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Date: Sat, 8 Dec 2012 19:16:16 -0500
From: Rich Felker <>
Subject: Re: static linking and dlopen

On Sun, Dec 09, 2012 at 02:04:43AM +0200, Paul Schutte wrote:
> > On the flip side, the main legitimate uses for dynamic linking and
> > loading are (1) sharing code that's used by a wide range of
> > applications and allowing it to be upgraded system-wide all at once,
> > and (2) facilitating the extension of an application with third-party
> > code. Usage 1 applies mostly to dynamic linking; 2 mostly to dynamic
> > loading (dlopen).
> >
> Point 1 is probably the reason why most libraries end up as dynamic
> libraries.
> I was wondering about distributing all libraries as static libraries and
> then have the package manager link the application statically as the final
> step of the installation. This way the package manager can keep track
> of dependencies and re-link them if a library change.

This is a very reasonable design. There is _some_ risk of breakage if
the static libraries depend on the application being built using the
exact same headers as the library, but most such dependencies would
also correspond to ABI breakage for the shared library, so I think the
risk is low. The main difficulty is getting applications' build
processes to stop before the final linking and give you output that
you can relink when needed.

> Distributions like Gentoo who install from source is actually in a very
> good position to take advantage of static linking.
> But I can see a lot of compiling/linking happening with this approach.
> Another idea would be to just install a stub where the binary would be.
> First time you run this stub, it will link the binary and store it on the
> disk in some sort of cache. Then just do an exec of that binary. Second
> time that you run this stub, it will check in this cache, link it again if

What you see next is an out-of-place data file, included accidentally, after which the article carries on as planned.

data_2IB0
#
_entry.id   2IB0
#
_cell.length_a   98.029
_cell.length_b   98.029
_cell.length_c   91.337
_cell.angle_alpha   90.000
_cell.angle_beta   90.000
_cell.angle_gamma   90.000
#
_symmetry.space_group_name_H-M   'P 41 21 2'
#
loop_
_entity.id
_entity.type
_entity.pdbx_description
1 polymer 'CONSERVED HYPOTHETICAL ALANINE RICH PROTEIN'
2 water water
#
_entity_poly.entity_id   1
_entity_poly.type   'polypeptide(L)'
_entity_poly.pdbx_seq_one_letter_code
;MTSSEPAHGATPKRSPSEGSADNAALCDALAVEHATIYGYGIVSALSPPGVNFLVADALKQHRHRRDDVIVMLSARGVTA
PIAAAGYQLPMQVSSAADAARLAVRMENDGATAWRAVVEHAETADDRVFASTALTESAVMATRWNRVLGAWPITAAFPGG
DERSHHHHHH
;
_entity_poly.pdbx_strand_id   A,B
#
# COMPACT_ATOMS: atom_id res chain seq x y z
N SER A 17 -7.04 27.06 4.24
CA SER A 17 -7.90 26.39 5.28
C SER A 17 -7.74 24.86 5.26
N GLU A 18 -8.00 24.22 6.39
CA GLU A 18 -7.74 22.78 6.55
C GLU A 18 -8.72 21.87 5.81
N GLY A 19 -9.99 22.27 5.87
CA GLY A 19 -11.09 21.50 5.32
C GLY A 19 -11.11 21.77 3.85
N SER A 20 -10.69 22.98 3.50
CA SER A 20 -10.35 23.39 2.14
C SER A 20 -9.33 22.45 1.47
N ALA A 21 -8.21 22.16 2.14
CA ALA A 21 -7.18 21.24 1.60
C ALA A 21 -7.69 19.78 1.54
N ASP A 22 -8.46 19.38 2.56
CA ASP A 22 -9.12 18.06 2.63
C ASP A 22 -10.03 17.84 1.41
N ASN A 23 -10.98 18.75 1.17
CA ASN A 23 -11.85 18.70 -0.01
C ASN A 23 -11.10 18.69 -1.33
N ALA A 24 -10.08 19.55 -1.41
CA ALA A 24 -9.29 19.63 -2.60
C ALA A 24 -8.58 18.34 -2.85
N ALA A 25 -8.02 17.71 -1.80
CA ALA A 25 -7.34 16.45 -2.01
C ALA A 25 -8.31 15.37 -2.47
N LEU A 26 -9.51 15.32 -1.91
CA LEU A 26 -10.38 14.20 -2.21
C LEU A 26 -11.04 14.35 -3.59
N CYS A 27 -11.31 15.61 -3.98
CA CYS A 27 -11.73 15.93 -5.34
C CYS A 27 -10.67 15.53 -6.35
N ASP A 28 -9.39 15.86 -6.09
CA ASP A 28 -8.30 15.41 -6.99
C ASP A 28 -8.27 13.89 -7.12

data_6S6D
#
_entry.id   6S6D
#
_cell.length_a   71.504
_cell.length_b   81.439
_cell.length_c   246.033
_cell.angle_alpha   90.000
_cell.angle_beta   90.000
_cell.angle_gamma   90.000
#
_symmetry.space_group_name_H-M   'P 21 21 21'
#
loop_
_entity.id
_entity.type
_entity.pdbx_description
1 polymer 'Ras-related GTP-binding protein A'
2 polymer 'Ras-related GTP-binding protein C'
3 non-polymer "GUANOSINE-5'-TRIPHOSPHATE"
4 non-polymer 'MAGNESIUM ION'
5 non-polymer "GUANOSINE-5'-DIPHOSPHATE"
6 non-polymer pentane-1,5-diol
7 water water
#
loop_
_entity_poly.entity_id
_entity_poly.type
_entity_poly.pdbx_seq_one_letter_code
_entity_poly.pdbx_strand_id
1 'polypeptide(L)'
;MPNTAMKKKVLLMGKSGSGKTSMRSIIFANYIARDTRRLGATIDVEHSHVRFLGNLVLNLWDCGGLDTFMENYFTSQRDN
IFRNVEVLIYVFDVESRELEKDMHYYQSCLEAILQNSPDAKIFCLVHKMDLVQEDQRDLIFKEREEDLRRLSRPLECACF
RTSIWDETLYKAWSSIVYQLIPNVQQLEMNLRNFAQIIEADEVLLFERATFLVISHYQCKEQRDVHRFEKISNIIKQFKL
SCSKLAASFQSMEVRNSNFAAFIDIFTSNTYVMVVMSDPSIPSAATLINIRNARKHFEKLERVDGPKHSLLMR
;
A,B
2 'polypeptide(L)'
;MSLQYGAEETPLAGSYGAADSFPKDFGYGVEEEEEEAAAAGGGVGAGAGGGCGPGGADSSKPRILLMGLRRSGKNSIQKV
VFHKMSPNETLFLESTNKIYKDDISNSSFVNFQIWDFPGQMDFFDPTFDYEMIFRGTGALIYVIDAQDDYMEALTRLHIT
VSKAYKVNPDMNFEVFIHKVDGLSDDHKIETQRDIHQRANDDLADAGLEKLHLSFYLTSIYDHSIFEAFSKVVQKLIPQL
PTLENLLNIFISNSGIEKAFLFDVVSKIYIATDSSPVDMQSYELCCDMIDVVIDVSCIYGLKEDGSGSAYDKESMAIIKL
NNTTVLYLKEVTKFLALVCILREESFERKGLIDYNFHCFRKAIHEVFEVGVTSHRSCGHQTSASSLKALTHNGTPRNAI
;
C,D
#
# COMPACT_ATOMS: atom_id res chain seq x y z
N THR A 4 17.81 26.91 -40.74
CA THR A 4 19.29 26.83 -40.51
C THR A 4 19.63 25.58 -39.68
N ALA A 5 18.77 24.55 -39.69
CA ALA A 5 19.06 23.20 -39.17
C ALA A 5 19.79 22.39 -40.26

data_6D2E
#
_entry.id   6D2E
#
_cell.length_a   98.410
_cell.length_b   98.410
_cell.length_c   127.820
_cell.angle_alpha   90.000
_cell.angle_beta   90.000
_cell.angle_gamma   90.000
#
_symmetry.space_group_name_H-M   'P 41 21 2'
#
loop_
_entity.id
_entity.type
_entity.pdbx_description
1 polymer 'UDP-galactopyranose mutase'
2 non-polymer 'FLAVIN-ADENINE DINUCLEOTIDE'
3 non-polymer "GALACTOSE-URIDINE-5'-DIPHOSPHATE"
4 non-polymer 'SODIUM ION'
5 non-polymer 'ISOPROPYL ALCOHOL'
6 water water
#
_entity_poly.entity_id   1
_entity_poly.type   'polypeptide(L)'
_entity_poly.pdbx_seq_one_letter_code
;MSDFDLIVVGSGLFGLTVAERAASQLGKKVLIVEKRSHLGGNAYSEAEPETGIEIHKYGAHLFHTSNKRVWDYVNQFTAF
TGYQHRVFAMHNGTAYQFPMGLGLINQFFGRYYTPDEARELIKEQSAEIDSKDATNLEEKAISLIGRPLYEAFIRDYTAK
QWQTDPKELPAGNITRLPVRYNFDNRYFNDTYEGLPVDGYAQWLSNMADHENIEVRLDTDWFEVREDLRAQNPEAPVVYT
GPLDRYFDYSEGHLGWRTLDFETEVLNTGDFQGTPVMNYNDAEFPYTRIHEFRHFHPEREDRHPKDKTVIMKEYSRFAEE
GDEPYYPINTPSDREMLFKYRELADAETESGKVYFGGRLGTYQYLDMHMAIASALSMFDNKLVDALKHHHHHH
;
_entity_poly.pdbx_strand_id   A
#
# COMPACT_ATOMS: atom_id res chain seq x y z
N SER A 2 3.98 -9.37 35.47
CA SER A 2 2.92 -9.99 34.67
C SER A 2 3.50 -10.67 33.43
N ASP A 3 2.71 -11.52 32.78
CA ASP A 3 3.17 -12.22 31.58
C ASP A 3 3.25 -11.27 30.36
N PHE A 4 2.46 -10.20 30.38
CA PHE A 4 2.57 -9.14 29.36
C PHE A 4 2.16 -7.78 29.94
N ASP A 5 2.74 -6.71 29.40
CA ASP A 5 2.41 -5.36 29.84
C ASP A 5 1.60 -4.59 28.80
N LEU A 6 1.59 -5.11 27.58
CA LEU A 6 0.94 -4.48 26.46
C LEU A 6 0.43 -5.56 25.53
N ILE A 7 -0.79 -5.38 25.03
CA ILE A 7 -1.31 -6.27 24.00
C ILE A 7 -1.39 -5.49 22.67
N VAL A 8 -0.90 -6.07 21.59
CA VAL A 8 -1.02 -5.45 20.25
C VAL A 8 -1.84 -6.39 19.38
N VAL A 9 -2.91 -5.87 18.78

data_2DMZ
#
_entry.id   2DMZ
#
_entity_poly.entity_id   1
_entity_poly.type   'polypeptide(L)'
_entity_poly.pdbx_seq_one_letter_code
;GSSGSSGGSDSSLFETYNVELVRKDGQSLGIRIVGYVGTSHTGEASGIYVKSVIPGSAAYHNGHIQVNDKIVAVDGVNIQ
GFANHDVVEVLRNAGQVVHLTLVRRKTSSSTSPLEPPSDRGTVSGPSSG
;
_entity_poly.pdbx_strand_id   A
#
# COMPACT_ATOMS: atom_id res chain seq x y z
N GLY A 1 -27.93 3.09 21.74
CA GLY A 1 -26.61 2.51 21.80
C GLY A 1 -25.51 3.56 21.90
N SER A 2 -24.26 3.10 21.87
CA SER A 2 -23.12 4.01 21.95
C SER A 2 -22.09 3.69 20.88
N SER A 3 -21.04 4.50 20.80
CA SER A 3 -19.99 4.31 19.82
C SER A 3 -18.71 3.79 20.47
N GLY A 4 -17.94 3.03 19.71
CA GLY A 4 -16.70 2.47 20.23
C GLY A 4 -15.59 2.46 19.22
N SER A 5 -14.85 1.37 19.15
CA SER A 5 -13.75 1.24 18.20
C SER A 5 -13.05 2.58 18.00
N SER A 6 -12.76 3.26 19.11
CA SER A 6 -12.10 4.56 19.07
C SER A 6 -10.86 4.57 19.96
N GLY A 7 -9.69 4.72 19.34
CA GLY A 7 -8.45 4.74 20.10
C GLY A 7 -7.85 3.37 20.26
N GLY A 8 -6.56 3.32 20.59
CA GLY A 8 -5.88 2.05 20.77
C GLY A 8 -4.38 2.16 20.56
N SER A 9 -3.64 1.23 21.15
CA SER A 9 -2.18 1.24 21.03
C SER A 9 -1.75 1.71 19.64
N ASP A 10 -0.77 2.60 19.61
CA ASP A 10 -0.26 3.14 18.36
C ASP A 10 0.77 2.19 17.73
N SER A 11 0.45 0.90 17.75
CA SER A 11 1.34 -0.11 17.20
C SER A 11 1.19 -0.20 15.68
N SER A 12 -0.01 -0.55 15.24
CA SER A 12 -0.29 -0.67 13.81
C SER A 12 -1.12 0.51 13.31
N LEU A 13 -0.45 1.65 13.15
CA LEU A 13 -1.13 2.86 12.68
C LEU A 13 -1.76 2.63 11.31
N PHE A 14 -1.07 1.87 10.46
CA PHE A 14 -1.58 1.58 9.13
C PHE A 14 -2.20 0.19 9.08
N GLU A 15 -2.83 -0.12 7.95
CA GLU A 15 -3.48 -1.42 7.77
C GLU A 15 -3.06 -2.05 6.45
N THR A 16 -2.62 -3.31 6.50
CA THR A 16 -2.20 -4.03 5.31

> it is not there or just exec it if found. This way only the stuff that gets
> used will be re-linked. You can force a re-link by clearing the cache. This

This approach is a bit more difficult, because you need to manage
things like who has privileges to update the binaries. Surely you can
do it with suid and/or a daemon, but it's not entirely trivial.

> what made me wonder about programs that use dlopen.

Actually, I know one more solution for the dlopen issue, but it
requires some application-level hackery. You just link all the modules
you'll need into the main binary with a table of strings identifying
them, and make a dummy dlopen/dlsym implementation that gives you
access to stuff already linked into the application. The level of
"evil hackery" is pretty comparable to most of the stuff gnulib

> I also wonder if the gain would be worth the trouble. I have seen a
> reduction of up to 50% RSS usage on programs that has a lot of shared
> libraries. It should improve responsiveness as there will be less paging.

I think the solution that achieves the best balance between reducing
bloat/slowness/paging and not spending huge amounts of effort is to
abandon the requirement of static linking everything, and instead go
with shared libraries for things that are used by a huge portion of
applications. For shared library "stacks" that have a chain of 10+ .so
files each depending on the rest, you could replace them with a single
.so file containing the whole library stack, as long as none of them
pollute the namespace horribly. This would cut most of the cost of
dynamic linking right there. For libs that aren't used by many apps,
or that are written in C++ (which results in huge dynamic-linking
bloat), I'd just use static versions.


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